Hyundai’s Portfolio Keeps Getting Better

Hyundai Motor America

2011 Hyundai Sonata

The Hyundai display at last winter’s Greater Los Angeles Auto Show was quite telling with regards to the company’s status in the auto industry. While many brands reduced the size and pizzazz of their showcases (or weren’t there at all), Hyundai pulled out all the stops, with a dazzling show floor to highlight their newest models.

One of the centerpieces of their exhibit was the 2011 Sonata sedan, which debuted at the auto show and went on sale this past spring. As with other models they’ve introduced in the past couple of years, this one is a top-notch car with no apologies needed. The two previous versions of the mid-size Sonata have been “good,” then “very good,” respectively. The 2011 can now be called “excellent.”

In the past, the Sonata might have been thought of as the car you bought if you couldn’t quite swing the sticker price for a Honda Accord or Toyota Camry. Now, it’s a standout in its own right, with the new Hyundai winning the recent 25,000 Sedan Shootout. The Sonata beat out not only the Accord and Camry, but such other notable cars as the Chevrolet Malibu and Ford Fusion, both of which have won other awards recently.

So Hyundai now has a competitive mid-size sedan at just the right time. Sales of SUVs have waned quite a bit, and many people are now remembering that they used to get by just fine in a nice four-door sedan. The Sonata also has a very strong warranty (100,000 miles on the engine and transmission) which is probably peace of mind to buyers who may have concerns about their personal finances into the future.

One interesting thing about the 2011 Sonata against its competitors is what’s under the hood. Nearly every car in the segment offers a V6 option over the base four cylinder engine. Hyundai has decided that if they offer a good enough four, a larger engine with lesser fuel economy wouldn’t be necessary. So for now, their 198 horsepower four is all you can get. (Variations of the engine will be coming along.)

Hyundai has improved their cars in many areas, and engine smoothness is one of them. The auto industry uses a term called “NVH” which stands for noise, vibration and harshness. Ideally, a car will have very little NVH, but sometimes the less expensive cars do come with a bit of it. (By contrast, companies like Rolls-Royce and Bentley don’t even use the term – it’s a given that their six-figure cars have none.)

So Hyundai’s gotten its act together with smoother engines, a strong warranty, good build quality, and a nice range of models including a luxury line called Genesis. The last thing that needed to be dealt with — in the case of the Sonata anyway — was styling.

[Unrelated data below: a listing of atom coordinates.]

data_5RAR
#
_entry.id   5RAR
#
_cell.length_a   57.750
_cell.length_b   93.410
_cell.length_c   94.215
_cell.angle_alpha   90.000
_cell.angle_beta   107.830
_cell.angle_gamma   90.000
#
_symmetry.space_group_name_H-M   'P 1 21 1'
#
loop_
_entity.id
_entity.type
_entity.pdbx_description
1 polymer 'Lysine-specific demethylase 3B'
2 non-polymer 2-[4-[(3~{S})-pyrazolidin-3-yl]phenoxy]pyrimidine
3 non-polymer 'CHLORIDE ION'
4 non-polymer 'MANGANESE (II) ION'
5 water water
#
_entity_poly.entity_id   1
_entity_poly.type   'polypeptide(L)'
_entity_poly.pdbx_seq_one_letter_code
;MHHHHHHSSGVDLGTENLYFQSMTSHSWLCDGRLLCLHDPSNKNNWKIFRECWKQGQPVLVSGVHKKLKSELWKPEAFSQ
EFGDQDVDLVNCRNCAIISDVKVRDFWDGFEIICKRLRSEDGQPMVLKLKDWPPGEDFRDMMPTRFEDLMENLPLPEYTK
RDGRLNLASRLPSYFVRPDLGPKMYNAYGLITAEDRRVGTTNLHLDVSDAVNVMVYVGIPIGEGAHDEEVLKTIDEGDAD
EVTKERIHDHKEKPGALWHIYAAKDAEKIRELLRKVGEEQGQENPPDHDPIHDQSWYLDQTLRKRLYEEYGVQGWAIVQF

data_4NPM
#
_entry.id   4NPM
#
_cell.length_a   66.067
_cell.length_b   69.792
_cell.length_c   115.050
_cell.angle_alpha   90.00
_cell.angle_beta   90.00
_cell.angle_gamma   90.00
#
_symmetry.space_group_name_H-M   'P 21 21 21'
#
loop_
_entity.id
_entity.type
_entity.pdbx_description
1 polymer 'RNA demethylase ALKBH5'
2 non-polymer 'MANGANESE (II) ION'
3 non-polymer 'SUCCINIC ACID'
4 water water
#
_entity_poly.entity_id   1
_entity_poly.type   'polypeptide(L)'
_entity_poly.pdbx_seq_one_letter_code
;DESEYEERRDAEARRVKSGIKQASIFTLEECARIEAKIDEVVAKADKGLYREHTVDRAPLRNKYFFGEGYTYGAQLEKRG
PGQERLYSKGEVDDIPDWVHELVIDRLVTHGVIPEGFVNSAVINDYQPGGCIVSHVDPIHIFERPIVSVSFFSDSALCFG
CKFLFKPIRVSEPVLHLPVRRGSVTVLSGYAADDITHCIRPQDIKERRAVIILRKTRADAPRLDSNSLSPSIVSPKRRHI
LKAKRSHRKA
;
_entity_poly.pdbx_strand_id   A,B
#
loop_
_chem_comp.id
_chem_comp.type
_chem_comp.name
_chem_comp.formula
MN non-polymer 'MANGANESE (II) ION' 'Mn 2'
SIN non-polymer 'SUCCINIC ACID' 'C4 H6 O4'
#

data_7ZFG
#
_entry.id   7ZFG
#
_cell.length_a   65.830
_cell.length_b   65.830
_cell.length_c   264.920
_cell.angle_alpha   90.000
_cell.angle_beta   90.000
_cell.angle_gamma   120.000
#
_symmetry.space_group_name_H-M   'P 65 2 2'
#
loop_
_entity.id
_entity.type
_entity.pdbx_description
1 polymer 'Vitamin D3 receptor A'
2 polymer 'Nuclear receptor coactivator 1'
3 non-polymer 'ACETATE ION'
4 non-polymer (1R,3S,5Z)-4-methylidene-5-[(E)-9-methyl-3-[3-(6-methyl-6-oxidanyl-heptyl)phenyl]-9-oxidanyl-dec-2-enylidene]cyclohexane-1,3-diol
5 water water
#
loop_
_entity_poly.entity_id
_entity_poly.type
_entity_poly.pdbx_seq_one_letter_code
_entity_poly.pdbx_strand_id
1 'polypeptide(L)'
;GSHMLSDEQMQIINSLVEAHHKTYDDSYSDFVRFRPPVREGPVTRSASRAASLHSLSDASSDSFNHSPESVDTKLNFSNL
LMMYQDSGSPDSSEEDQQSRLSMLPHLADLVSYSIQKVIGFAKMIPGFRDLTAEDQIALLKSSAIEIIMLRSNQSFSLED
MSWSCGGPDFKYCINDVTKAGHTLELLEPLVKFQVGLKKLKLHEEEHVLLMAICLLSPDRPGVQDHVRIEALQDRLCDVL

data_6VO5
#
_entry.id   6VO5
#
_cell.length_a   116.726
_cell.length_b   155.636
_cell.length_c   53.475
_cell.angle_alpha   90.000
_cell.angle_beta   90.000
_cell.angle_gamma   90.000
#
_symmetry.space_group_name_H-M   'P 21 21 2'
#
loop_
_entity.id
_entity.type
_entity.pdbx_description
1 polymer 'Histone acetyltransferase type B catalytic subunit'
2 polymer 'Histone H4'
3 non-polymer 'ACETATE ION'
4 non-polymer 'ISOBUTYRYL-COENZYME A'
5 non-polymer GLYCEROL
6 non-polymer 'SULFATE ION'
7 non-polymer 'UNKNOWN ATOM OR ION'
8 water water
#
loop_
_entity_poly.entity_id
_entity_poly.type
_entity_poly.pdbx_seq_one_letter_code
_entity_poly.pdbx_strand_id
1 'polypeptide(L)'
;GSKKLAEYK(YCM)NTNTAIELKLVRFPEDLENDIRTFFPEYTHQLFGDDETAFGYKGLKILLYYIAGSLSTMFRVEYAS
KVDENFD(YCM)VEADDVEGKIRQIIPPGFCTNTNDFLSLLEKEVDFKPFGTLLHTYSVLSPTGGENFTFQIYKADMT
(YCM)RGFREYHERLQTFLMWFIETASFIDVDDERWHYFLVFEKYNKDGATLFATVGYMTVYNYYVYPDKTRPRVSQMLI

If you were to look at a 2010 and a 2011 Sonata side-by-side, you’d be almost blown away by what an improvement the new model is. Gone are slab sides, replaced by sweeping creases that give the car a real sense of grace. The grill is much bolder and more upscale looking, and even the taillights are about as stylish as taillights can be in a mainstream car.

The interior is an even bigger leap forward in style, with flowing shapes, great textures, and even a bit of sportiness that gives the car a definite upscale appearance. I would bet you could remove the emblems and put somebody into the driver’s seat, and I don’t think they’d even guess that it’s a Hyundai. Backhanded compliment? Maybe. But this is how far the company has come with the car.

One of the advantages of only offering a four cylinder engine is the fuel economy figures. Every car company will have to meet stricter federal standards for mileage numbers in about five years, so keeping your fleet fuel efficient is a wise move. Estimates for the Sonata with automatic transmission are 22 mpg city and 35 mpg highway. (The 6-speed manual transmission does better on the city cycle, but I suspect very few buyers will choose it.)

Fuel economy will improve soon enough when a hybrid version of the car debuts, further proof that Hyundai is now a front running car manufacturer. Hybrids are seen as high-tech as well somewhat upscale. There will also be an optional turbo version of the engine even sooner, arriving in showrooms by the end of the year.

You get a lot of car for your money with the Sonata. Base price for the GLS trim with automatic is $20,195. Stepping up to the SE model (which I drove) costs a still reasonable $22,595, or $25,295 with the Navigation and Sunroof Package. (The nav system works very well, and even has the freeway traffic map.) The most you can spend for a Sonata is $27,395, and that would be for the Limited model with everything.

The new Sonata scores on all counts. Great looks; strong warranty; upscale features; and an appealing price point. No more excuses. Hyundai has arrived in the mid-size sedan segment.

I’ll see you down the road.

Dave Kunz is the automotive reporter at KABC-TV Channel 7. He’s also a car enthusiast and owns several classics. Dave can be reached at TVCarz @

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